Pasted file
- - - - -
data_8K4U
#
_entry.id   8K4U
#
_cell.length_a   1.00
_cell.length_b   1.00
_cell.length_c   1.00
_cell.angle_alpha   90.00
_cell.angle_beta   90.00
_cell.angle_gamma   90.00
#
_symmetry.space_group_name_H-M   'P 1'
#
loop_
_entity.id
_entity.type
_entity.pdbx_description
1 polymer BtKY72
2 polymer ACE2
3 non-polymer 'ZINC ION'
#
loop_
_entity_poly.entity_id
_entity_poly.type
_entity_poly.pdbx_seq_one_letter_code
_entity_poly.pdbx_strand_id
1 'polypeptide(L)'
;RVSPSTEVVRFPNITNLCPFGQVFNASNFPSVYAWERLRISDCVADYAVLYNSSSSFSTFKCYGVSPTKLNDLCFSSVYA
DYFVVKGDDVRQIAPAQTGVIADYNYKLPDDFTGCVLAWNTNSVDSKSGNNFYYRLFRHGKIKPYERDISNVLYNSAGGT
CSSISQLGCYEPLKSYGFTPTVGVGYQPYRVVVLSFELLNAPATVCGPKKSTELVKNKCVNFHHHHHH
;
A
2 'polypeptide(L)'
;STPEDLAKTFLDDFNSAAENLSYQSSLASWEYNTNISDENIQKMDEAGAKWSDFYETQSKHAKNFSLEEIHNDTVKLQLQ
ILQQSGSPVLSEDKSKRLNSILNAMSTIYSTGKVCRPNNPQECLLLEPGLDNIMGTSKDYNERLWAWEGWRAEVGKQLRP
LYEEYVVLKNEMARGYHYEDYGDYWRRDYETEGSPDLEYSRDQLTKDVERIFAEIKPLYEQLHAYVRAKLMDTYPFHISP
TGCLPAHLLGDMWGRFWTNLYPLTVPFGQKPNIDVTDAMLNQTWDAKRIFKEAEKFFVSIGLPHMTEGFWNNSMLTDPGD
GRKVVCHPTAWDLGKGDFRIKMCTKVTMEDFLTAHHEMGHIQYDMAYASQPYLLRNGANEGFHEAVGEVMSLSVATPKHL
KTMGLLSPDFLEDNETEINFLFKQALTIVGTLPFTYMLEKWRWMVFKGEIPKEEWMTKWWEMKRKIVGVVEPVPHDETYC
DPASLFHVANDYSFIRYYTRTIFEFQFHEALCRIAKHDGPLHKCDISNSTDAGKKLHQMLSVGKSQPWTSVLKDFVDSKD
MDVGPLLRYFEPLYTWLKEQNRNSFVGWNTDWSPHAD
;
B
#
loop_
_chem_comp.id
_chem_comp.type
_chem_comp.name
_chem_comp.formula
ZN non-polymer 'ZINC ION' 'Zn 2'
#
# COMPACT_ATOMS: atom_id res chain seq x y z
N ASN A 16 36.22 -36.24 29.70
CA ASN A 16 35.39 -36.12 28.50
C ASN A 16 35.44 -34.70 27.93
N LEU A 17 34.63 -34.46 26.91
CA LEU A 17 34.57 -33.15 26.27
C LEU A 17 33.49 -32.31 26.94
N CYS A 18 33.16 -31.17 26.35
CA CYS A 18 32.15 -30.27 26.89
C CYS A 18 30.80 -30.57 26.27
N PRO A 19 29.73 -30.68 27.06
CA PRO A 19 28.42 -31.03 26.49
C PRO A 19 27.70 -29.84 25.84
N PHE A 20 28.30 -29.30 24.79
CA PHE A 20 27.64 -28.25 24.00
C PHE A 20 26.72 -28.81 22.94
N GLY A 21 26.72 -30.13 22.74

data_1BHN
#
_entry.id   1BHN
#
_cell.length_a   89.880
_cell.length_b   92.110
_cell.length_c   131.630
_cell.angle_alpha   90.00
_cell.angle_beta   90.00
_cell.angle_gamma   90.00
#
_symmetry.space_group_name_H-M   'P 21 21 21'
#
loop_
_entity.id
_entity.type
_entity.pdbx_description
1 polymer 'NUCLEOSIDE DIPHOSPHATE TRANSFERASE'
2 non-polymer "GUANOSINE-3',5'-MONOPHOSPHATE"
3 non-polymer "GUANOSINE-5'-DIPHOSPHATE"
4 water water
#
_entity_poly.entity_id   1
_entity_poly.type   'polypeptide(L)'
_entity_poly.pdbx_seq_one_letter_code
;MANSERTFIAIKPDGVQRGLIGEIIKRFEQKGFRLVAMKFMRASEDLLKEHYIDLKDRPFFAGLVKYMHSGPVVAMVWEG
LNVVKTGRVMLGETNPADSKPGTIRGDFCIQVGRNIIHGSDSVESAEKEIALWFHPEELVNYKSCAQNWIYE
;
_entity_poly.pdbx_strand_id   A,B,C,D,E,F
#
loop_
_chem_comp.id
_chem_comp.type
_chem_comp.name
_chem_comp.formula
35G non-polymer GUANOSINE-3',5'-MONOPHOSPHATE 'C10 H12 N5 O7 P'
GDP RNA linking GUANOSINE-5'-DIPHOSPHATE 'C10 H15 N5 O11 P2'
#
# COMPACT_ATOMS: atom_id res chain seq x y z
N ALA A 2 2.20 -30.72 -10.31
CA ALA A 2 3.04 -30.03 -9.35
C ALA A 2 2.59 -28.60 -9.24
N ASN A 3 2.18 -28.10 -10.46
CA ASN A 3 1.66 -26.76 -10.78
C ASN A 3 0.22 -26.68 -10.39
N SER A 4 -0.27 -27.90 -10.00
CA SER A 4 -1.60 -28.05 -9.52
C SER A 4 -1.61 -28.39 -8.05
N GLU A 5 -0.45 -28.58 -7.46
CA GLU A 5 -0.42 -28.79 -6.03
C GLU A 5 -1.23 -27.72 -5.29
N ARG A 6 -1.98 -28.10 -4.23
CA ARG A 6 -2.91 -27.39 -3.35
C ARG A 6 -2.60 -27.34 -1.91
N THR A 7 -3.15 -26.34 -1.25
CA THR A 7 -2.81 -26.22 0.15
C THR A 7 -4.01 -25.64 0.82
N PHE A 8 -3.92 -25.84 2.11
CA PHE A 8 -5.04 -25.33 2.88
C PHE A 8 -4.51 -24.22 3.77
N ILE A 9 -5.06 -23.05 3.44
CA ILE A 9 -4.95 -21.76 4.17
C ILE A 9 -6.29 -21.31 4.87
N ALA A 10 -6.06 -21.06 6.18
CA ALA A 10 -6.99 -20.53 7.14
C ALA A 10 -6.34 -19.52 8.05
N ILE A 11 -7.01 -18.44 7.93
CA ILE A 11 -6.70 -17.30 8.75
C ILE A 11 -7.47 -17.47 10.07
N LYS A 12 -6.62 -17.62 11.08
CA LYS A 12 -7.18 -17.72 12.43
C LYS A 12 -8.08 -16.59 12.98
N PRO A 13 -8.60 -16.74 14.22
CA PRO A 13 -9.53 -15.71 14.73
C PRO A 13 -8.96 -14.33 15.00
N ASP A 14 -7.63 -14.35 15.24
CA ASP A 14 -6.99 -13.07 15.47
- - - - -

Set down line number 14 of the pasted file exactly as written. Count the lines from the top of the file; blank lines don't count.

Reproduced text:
loop_